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How to Treat Mold Allergies in Dogs

Like people, dogs can experience mold allergies. In this article, our San Diego vets list symptoms of mold allergies in dogs. You'll also learn how mold allergies are diagnosed in canines and how immunotherapy can help treat and manage symptoms of this allergy. 

What are mold allergies?

Mold produces spores that can trigger allergic reactions in both humans and animals. These spores can found indoors and outdoors, and rapidly spread in damp, humid environments like basements.

Mold also grows seasonally in decaying plant material and piles of wet leaves, and homeowners must work diligently to prevent it from multiplying indoors where moisture accumulates. These areas can include window ledges and showers. 

Dogs that inhale mold spores often develop itchy skin. Symptoms of inhalant allergies typically occur in dogs under three years old, although dogs of any age can develop allergies.

Several breeds, including retrievers, bulldogs, German Shepherds, pugs, setters, terriers, and miniature schnauzers, have a genetic tendency towards allergies in general. If your pet is displaying symptoms of an allergy, book a visit with your vet so the underlying cause can be diagnosed and treated. 

Mold is the most common inhalant allergen in dogs. However, other airborne allergens, such as dust mites and pollens, can also cause problems for your dog's health.

Symptoms of Mold Allergies in Dogs 

Your dog's mold allergy may cause a variety of symptoms, including:

  • Coughing
  • Sneezing
  • Wheezing
  • Frequently licking, biting and/or scratching themselves
  • Lethargy
  • Loss of appetite
  • Watery eyes
  • Frequent ear infections 
  • Labored breathing (your dog's chest may appear to heave with each breath)

You'll notice these symptoms differ from signs of mold allergies in humans. If you notice any behavioral changes in your dog, or their energy levels or appetite shift without explanation, see your veterinarian. 

Diagnosing Mold Allergies in Dogs 

Your veterinarian may conduct a blood test to help diagnose your dog's mold allergy, then use the equipment in the onsite lab to analyze the blood sample for antibodies to the mold allergen. Dogs with inhalant allergies may be sensitive to many particles, including pollen, mites, and dust. In this case, your veterinarian may refer you to a veterinary dermatologist. 

During an initial visit, a veterinary dermatologist will review your dog's medical history, recent illnesses, prior cases of skin irritation, current diet, and recent travel history. They will also perform a physical exam, during which they'll closely examine the skin, ears, and body. Blood tests, skin scrapings and a urinalysis may be done to rule out other potential causes of a skin problem. Finally, they'll determine if medication is required. 

Treatment Options for Your Dog's Mold Allergies 

Your veterinarians may prescribe medication to treat your dog's mold allergy symptoms and to make it easier for them to breathe. Your dog may also need ear drops if he has an ear infection and antibiotics if sores have developed.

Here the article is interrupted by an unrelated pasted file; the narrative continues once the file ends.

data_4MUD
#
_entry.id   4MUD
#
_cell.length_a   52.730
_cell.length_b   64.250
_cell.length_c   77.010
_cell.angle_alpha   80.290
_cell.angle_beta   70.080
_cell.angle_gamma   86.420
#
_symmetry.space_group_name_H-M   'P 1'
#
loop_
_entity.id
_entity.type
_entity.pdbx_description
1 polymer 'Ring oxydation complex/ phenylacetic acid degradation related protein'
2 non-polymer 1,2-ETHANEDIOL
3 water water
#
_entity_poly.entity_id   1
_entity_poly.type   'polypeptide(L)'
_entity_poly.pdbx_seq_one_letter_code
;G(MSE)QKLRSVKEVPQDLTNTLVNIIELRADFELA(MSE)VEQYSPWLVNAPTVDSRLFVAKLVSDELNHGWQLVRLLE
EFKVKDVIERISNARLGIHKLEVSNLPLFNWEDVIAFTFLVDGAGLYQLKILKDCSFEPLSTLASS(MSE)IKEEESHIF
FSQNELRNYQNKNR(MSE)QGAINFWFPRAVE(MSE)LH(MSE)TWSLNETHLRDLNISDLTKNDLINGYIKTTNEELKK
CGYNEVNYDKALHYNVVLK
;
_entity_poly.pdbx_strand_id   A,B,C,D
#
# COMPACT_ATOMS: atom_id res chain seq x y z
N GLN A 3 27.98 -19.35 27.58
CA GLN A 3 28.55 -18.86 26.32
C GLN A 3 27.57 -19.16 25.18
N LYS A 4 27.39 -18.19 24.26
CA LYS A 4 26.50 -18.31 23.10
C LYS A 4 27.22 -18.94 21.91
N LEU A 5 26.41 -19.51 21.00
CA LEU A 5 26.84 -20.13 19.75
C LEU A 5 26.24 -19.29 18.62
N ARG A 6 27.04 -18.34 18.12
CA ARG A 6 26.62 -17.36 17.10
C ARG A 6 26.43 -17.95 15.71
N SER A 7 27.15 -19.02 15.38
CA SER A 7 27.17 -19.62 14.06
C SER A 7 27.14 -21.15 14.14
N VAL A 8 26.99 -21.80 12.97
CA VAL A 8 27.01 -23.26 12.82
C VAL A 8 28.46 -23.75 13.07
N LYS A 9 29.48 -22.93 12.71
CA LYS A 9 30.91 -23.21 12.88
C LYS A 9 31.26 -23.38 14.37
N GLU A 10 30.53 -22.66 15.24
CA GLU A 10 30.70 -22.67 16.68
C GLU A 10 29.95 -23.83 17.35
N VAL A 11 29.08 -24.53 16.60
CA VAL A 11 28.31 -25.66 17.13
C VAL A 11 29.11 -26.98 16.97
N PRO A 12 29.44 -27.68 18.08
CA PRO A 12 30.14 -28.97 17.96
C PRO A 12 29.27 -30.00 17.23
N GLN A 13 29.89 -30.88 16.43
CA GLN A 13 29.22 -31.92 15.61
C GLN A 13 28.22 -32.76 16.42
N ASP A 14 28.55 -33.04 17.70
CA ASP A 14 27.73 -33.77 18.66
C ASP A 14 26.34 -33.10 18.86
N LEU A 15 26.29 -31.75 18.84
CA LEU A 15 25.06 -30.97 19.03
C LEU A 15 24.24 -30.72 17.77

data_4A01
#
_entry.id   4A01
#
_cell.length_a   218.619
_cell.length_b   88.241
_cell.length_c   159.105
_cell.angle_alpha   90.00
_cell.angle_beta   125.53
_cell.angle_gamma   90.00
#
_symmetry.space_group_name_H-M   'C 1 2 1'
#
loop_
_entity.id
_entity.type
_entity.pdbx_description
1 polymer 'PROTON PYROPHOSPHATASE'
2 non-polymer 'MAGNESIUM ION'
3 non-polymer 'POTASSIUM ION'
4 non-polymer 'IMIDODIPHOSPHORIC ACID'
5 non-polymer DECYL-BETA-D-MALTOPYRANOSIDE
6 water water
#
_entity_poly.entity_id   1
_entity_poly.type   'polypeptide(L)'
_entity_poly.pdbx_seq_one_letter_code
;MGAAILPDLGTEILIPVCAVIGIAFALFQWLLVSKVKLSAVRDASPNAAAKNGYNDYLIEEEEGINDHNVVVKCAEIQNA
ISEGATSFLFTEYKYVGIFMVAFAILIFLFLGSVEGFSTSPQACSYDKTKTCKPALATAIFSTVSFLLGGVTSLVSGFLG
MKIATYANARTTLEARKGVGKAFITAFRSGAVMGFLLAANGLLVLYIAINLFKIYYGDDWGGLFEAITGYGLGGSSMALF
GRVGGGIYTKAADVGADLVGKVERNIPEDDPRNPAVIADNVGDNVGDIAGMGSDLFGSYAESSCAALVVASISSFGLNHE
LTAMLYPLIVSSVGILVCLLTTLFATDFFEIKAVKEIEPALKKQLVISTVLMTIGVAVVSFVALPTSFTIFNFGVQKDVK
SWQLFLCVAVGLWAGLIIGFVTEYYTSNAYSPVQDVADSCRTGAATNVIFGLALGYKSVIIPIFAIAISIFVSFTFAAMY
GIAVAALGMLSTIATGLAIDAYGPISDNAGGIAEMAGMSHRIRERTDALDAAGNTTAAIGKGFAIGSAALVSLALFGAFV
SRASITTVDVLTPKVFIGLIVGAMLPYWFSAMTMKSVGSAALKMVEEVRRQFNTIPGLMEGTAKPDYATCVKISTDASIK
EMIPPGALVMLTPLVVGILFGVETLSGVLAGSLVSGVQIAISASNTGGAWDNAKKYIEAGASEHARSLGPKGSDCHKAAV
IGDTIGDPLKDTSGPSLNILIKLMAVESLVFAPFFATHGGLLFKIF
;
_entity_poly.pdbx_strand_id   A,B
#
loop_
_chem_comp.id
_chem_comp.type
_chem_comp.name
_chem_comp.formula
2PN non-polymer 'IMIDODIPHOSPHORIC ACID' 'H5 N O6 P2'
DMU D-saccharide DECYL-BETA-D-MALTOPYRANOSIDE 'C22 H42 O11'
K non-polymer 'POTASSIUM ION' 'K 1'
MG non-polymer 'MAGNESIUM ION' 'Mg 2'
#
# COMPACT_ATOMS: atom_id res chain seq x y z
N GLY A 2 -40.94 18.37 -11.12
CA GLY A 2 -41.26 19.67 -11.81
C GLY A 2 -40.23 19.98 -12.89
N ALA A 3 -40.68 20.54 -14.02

The vet may recommend having the mold removed from your home as soon as possible to help treat your dog's symptoms and prevent any infections from returning. 

Depending on the severity of your dog's symptoms, as well as your pup's age, size, and health, your vet may also advise you not to take him home until the mold has been removed. The symptoms may worsen or fail to improve if you take your dog home with mold remaining in the house. 

Immunotherapy for Mold Allergies in Dogs

With immunotherapy, your dog will receive pet vaccinations from a vet or specialist. These shots are given multiple times weekly to help build up your dog's immunity to the allergen. We go into more detail about this below.

How Immunotherapy Can Help Manage Mold Allergies in Dogs

Allergen Immunotherapy is the process of desensitizing your pet to the source of their allergy so that they can better cope with exposure. This is done by gradually introducing them to trace amounts of their allergen to build a tolerance and immunity to mold. Some common allergies treated with allergen immunotherapy include tree pollen, grass pollen, weed pollen, house dust mites, molds, feathers and human dander.

Immunotherapy also helps decrease the need for long-term medications and decreases the development of skin and ear infections, improving long-term patient quality of life.

If you are curious about the benefits of dog vaccinations for allergen desensitization, contact your vet in San Diego. They can accurately diagnose what ails your dog and make a treatment plan to help improve its quality of life. For more complex cases, this may include a referral to a veterinary dermatologist or allergist.

Managing Mold Allergies Through Recovery

Mold allergy treatment and recovery go hand in hand. Adherence to veterinarian-prescribed therapies will benefit a dog with allergies. Some work on your behalf can include using a dehumidifier to prevent mold, cleaning mold-producing rooms, cleaning products that remove mold and spores, and regularly checking air conditioning ducts.

Dogs should wear washable booties and a sweater outside and wipe down their fur and feet when entering the house. If you have any questions, the veterinarian can help. They will likely want to re-check your pet's skin to ensure recovery is progressing smoothly.

Note: The advice provided in this post is intended for informational purposes and does not constitute medical advice regarding pets. For an accurate diagnosis of your pet's condition, please make an appointment with your vet.

Is your dog displaying signs of model allergy, or sensitivities to other substances? Contact our San Diego animal hospital today. We can assess your pup for symptoms, diagnose the problem and provide treatment.

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